The relative of a man jailed over the Rotherham grooming scandal has pleaded with a judge to spare him a prison sentence for dangerous driving, after he claimed the backlash to his conviction had caused him emotional trauma.
During a sentencing at Sheffield Crown Court today Shiraz Ali, of Clough Road, Masborough fell to be sentenced for a string of motoring offences, including dangerous driving; relating to a police chase that saw him drive along busy pavements and mount roundabouts.
Defending, Michael Collins, told the court that since Ali's 54-year-old father Ajeed Ali, also of Clough Lane, Masborough, had been jailed for rape in March last year as part of his involvement in a Rotherham child sex gang, that it had fallen to him to act as the 'father' in his family.
Mr Collins said this had placed a large amount of pressure on Ali, 23, who wept throughout this morning's hearing which he attended via video link from HMP Doncaster.
Ali's 19-year-old brother Kaleem Ali, of Clough Road, Masborough, was also found guilty of intimidating a witness in the trial involving their father last year; and Mr Collins said this had caused Ali's family to be targeted by members of the public since their relatives' criminality had been written about in the press.
He said this had caused him, and his family, stress and emotional difficulties.
Prior to the offence taking place on April 8 this year, Mr Collins told the court that Ali had been to visit his father in prison who was continuing to protest his innocence and this had been on his mind when police asked him to pull over.
Prosecuting, David Wain, told the court how officers on duty just outside Masborough at around 4.50pm asked the defendant to pull over due to the excessive speed he was travelling at in a cul-de-sac in a black Vauxhall vehicle he had taken without his wife's permission.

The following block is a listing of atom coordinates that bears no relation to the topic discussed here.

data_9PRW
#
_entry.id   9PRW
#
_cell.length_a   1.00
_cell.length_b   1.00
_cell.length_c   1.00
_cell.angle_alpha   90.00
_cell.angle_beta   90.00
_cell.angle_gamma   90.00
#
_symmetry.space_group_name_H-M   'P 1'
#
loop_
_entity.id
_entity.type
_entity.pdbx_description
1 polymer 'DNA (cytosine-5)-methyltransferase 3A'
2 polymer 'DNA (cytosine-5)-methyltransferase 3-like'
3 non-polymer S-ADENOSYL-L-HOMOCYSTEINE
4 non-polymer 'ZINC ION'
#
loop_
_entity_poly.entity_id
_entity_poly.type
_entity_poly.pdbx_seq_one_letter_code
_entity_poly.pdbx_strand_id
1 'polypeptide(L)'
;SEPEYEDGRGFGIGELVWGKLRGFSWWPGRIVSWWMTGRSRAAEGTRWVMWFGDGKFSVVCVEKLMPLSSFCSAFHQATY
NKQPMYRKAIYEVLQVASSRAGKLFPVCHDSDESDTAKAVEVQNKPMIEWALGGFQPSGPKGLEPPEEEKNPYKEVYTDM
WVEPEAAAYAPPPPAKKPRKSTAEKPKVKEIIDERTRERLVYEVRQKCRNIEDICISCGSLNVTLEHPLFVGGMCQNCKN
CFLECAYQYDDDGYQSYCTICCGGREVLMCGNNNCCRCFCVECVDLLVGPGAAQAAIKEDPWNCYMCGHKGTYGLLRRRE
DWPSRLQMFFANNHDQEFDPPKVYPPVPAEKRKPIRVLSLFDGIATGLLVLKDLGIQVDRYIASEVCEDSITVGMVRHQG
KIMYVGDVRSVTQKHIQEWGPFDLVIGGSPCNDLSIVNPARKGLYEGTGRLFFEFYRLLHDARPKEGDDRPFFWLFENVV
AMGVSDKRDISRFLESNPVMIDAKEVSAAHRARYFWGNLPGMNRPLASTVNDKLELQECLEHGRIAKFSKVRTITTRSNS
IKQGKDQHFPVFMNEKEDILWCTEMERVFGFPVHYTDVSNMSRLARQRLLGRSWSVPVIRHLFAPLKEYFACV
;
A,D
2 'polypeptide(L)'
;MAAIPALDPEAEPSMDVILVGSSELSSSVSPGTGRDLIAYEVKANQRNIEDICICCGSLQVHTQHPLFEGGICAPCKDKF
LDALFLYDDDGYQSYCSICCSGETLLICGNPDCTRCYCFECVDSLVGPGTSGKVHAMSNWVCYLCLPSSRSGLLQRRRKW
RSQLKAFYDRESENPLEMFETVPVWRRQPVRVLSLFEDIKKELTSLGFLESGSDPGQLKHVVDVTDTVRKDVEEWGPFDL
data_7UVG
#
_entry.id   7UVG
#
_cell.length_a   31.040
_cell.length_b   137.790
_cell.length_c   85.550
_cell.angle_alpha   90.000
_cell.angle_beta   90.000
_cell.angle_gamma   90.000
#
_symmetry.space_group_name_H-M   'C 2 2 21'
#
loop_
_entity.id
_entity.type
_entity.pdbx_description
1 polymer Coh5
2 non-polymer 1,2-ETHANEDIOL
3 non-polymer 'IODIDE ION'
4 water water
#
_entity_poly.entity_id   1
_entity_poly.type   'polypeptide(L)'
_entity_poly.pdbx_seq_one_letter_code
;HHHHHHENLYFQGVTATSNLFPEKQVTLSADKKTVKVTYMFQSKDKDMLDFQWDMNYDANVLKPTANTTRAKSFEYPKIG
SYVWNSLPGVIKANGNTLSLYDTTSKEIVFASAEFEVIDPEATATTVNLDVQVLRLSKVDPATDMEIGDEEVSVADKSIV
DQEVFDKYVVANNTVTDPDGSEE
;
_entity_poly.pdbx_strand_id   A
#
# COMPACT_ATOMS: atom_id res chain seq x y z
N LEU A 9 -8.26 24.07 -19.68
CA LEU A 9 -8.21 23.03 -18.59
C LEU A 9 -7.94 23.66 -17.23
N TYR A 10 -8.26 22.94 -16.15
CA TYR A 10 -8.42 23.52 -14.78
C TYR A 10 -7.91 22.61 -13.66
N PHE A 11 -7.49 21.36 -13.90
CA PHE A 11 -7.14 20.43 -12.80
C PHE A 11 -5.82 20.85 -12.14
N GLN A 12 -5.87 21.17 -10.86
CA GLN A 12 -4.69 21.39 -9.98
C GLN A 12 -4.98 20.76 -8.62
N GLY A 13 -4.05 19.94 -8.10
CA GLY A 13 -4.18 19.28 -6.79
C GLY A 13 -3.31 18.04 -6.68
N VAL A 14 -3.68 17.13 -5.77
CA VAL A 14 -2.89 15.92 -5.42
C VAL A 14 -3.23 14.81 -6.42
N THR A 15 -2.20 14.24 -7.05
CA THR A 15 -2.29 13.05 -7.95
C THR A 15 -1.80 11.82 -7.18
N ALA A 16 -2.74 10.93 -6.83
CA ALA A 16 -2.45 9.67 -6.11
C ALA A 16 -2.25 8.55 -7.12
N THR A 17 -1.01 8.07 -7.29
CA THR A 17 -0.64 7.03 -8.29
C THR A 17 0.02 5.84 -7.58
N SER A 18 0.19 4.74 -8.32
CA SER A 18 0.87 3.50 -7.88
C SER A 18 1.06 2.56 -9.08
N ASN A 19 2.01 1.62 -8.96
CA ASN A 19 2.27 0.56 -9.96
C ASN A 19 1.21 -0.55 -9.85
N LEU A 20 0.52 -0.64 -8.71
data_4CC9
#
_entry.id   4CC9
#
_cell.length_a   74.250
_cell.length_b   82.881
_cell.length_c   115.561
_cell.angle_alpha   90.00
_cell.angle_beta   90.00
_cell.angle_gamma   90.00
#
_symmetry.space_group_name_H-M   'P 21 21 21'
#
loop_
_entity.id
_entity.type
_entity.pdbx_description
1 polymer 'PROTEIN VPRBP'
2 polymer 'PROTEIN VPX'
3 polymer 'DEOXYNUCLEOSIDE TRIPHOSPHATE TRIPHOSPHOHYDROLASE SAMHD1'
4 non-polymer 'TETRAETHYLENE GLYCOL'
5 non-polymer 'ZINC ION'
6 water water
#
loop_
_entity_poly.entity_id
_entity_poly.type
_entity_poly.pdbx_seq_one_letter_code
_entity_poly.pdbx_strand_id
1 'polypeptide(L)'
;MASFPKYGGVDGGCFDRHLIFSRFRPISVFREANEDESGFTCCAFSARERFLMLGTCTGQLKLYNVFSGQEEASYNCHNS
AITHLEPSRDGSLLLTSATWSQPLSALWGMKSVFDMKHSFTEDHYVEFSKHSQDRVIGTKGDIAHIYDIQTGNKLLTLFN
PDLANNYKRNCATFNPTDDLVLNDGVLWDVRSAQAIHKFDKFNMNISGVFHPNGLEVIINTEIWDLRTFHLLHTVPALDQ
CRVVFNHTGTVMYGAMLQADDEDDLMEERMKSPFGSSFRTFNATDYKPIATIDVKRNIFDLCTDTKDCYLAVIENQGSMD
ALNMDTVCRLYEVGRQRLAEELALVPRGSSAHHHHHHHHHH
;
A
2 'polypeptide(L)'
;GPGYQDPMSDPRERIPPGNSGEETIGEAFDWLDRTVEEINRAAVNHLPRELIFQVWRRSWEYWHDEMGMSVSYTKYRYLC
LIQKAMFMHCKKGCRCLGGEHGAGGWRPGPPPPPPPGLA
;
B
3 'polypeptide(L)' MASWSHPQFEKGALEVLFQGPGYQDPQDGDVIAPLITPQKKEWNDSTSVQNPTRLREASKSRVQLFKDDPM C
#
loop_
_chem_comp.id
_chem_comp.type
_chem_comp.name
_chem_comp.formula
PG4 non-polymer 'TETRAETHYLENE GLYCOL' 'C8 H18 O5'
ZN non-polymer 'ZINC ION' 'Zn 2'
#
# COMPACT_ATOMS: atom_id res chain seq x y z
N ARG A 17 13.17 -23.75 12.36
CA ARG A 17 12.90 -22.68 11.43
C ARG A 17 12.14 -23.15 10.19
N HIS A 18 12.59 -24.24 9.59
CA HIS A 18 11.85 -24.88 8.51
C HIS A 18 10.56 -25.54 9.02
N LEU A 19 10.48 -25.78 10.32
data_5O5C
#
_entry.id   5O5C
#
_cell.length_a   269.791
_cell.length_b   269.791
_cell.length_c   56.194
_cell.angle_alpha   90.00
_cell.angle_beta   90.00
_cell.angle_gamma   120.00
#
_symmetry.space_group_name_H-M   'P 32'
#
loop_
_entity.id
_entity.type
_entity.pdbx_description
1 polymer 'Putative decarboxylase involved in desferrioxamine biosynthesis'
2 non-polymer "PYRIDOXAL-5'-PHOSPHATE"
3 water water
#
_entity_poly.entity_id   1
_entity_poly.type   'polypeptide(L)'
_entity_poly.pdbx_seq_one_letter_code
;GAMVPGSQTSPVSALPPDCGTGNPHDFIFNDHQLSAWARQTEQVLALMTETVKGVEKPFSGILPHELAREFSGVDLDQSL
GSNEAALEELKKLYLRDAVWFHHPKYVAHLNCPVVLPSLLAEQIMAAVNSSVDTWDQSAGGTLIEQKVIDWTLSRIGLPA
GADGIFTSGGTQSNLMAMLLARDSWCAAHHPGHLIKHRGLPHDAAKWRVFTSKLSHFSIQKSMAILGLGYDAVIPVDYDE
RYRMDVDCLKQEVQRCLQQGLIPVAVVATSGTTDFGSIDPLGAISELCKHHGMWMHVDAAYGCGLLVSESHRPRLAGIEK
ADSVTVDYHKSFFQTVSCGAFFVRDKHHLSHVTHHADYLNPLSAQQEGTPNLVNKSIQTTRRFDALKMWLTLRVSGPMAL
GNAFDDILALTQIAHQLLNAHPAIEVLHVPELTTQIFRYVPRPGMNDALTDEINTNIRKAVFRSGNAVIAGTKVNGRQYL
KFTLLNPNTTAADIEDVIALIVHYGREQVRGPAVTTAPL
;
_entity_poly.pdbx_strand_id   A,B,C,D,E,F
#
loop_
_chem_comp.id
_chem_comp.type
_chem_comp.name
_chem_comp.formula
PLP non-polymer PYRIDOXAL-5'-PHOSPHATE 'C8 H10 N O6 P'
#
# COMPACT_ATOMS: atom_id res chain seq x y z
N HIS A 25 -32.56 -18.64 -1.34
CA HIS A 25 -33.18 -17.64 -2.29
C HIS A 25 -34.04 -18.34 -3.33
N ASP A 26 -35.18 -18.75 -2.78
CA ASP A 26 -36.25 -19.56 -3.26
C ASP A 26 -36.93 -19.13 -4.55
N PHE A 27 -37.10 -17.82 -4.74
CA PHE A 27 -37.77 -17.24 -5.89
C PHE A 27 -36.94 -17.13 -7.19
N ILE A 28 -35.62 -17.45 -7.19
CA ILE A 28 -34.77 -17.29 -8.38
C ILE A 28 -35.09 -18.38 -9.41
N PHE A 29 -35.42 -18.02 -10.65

This led to officers pursuing Ali, who during the chase reached speeds of up to 60mph in a 30mph zone, mounted and went the wrong way around a roundabout and driving onto a busy pavement where pedestrians had to run out of the way to avoid being hit.
Mr Wain told the court that Ali only stopped when he collided with an unoccupied vehicle, at which point he reversed into it and drove into the adjacent lane.
A police car then blocked Ali in, at which point he attempted to 'ram' it in a bid to escape once more, but this was unsuccessful.
Ali was then charged with aggravated vehicle taking and dangerous driving, driving whilst disqualified and use of a motor vehicle without third party insurance, which he admitted to at an earlier hearing.
In mitigation, Mr Collins also asked Recorder David Dixon to consider Ali's poor mental health, for which he told the court Ali had attempted to treat by ordering antidepressants online.
Recorder Dixon sentenced Ali to 14 months in prison, and disqualified him from driving for three years.
He said: "Your driving here was as bad as the courts see.
"You drove around the roundabout the wrong way. You went round corners at such speed that you mounted the wrong curb and you drove along the pavement where pedestrians had to move out of the way.
"For you, custody will be difficult, not because of you but because of who your family are. 14 months is the lowest sentence I can pass."